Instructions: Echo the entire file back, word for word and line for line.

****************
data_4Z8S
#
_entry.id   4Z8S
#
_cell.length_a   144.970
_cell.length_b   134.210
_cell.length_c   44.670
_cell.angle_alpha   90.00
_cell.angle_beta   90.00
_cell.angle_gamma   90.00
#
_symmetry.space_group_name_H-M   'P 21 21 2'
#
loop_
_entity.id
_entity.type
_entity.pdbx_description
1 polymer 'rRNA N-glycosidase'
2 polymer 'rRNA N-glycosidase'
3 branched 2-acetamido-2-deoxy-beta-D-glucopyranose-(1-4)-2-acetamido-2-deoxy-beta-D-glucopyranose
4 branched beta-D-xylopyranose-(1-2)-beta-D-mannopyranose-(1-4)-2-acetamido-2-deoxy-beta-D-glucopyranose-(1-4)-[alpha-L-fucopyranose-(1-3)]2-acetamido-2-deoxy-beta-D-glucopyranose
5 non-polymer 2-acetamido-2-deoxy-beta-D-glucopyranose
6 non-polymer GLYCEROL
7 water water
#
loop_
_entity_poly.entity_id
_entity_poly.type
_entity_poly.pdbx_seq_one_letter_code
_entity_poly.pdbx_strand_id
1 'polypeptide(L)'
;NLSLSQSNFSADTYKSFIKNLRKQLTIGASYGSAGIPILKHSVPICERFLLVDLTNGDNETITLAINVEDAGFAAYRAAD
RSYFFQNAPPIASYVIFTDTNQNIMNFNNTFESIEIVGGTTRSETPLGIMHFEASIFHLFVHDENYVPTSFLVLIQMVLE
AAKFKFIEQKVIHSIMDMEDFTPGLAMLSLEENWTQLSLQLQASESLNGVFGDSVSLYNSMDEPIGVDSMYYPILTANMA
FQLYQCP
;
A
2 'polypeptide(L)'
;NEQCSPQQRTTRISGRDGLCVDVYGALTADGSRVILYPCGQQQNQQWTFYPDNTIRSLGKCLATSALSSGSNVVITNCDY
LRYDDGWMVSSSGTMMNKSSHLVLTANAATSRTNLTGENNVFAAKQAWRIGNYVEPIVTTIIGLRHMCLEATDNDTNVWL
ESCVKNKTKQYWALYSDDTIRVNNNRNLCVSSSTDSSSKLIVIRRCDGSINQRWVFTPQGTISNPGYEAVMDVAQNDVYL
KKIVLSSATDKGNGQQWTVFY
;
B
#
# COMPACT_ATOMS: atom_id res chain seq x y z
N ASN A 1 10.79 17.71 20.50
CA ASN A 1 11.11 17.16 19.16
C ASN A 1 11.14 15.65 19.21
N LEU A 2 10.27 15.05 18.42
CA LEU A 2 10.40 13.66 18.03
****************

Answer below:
data_4Z8S
#
_entry.id   4Z8S
#
_cell.length_a   144.970
_cell.length_b   134.210
_cell.length_c   44.670
_cell.angle_alpha   90.00
_cell.angle_beta   90.00
_cell.angle_gamma   90.00
#
_symmetry.space_group_name_H-M   'P 21 21 2'
#
loop_
_entity.id
_entity.type
_entity.pdbx_description
1 polymer 'rRNA N-glycosidase'
2 polymer 'rRNA N-glycosidase'
3 branched 2-acetamido-2-deoxy-beta-D-glucopyranose-(1-4)-2-acetamido-2-deoxy-beta-D-glucopyranose
4 branched beta-D-xylopyranose-(1-2)-beta-D-mannopyranose-(1-4)-2-acetamido-2-deoxy-beta-D-glucopyranose-(1-4)-[alpha-L-fucopyranose-(1-3)]2-acetamido-2-deoxy-beta-D-glucopyranose
5 non-polymer 2-acetamido-2-deoxy-beta-D-glucopyranose
6 non-polymer GLYCEROL
7 water water
#
loop_
_entity_poly.entity_id
_entity_poly.type
_entity_poly.pdbx_seq_one_letter_code
_entity_poly.pdbx_strand_id
1 'polypeptide(L)'
;NLSLSQSNFSADTYKSFIKNLRKQLTIGASYGSAGIPILKHSVPICERFLLVDLTNGDNETITLAINVEDAGFAAYRAAD
RSYFFQNAPPIASYVIFTDTNQNIMNFNNTFESIEIVGGTTRSETPLGIMHFEASIFHLFVHDENYVPTSFLVLIQMVLE
AAKFKFIEQKVIHSIMDMEDFTPGLAMLSLEENWTQLSLQLQASESLNGVFGDSVSLYNSMDEPIGVDSMYYPILTANMA
FQLYQCP
;
A
2 'polypeptide(L)'
;NEQCSPQQRTTRISGRDGLCVDVYGALTADGSRVILYPCGQQQNQQWTFYPDNTIRSLGKCLATSALSSGSNVVITNCDY
LRYDDGWMVSSSGTMMNKSSHLVLTANAATSRTNLTGENNVFAAKQAWRIGNYVEPIVTTIIGLRHMCLEATDNDTNVWL
ESCVKNKTKQYWALYSDDTIRVNNNRNLCVSSSTDSSSKLIVIRRCDGSINQRWVFTPQGTISNPGYEAVMDVAQNDVYL
KKIVLSSATDKGNGQQWTVFY
;
B
#
# COMPACT_ATOMS: atom_id res chain seq x y z
N ASN A 1 10.79 17.71 20.50
CA ASN A 1 11.11 17.16 19.16
C ASN A 1 11.14 15.65 19.21
N LEU A 2 10.27 15.05 18.42
CA LEU A 2 10.40 13.66 18.03